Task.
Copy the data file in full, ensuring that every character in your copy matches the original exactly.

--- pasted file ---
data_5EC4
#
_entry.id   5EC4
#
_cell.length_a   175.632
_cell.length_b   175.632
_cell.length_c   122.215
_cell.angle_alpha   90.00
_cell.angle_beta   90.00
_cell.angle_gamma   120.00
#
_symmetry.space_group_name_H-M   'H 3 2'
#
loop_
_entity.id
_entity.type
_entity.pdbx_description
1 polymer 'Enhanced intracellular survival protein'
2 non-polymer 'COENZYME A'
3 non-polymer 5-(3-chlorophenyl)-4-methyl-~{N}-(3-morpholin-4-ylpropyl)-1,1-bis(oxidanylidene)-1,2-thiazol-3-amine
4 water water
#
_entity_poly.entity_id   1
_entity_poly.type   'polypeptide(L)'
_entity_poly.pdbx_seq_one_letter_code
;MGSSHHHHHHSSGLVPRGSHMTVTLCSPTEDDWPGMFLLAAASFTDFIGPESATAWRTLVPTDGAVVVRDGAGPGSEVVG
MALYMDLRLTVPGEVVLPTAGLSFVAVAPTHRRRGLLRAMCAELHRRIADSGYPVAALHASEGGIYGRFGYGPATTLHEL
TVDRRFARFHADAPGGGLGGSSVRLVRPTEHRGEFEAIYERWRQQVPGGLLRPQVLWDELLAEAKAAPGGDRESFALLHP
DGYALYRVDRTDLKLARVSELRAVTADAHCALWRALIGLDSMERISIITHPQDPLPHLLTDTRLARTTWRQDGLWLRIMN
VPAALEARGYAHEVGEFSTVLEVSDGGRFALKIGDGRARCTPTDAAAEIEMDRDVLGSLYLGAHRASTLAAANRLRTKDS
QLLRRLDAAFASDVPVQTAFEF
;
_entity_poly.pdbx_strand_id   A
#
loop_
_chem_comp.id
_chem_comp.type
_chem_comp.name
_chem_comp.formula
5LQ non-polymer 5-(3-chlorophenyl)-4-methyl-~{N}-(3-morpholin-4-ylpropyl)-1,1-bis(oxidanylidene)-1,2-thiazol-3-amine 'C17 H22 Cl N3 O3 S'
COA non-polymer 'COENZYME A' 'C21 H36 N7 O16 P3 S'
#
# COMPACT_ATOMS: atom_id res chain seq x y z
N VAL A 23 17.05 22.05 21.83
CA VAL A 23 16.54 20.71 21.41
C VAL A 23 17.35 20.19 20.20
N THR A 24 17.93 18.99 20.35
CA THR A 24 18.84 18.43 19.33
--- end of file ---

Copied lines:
data_5EC4
#
_entry.id   5EC4
#
_cell.length_a   175.632
_cell.length_b   175.632
_cell.length_c   122.215
_cell.angle_alpha   90.00
_cell.angle_beta   90.00
_cell.angle_gamma   120.00
#
_symmetry.space_group_name_H-M   'H 3 2'
#
loop_
_entity.id
_entity.type
_entity.pdbx_description
1 polymer 'Enhanced intracellular survival protein'
2 non-polymer 'COENZYME A'
3 non-polymer 5-(3-chlorophenyl)-4-methyl-~{N}-(3-morpholin-4-ylpropyl)-1,1-bis(oxidanylidene)-1,2-thiazol-3-amine
4 water water
#
_entity_poly.entity_id   1
_entity_poly.type   'polypeptide(L)'
_entity_poly.pdbx_seq_one_letter_code
;MGSSHHHHHHSSGLVPRGSHMTVTLCSPTEDDWPGMFLLAAASFTDFIGPESATAWRTLVPTDGAVVVRDGAGPGSEVVG
MALYMDLRLTVPGEVVLPTAGLSFVAVAPTHRRRGLLRAMCAELHRRIADSGYPVAALHASEGGIYGRFGYGPATTLHEL
TVDRRFARFHADAPGGGLGGSSVRLVRPTEHRGEFEAIYERWRQQVPGGLLRPQVLWDELLAEAKAAPGGDRESFALLHP
DGYALYRVDRTDLKLARVSELRAVTADAHCALWRALIGLDSMERISIITHPQDPLPHLLTDTRLARTTWRQDGLWLRIMN
VPAALEARGYAHEVGEFSTVLEVSDGGRFALKIGDGRARCTPTDAAAEIEMDRDVLGSLYLGAHRASTLAAANRLRTKDS
QLLRRLDAAFASDVPVQTAFEF
;
_entity_poly.pdbx_strand_id   A
#
loop_
_chem_comp.id
_chem_comp.type
_chem_comp.name
_chem_comp.formula
5LQ non-polymer 5-(3-chlorophenyl)-4-methyl-~{N}-(3-morpholin-4-ylpropyl)-1,1-bis(oxidanylidene)-1,2-thiazol-3-amine 'C17 H22 Cl N3 O3 S'
COA non-polymer 'COENZYME A' 'C21 H36 N7 O16 P3 S'
#
# COMPACT_ATOMS: atom_id res chain seq x y z
N VAL A 23 17.05 22.05 21.83
CA VAL A 23 16.54 20.71 21.41
C VAL A 23 17.35 20.19 20.20
N THR A 24 17.93 18.99 20.35
CA THR A 24 18.84 18.43 19.33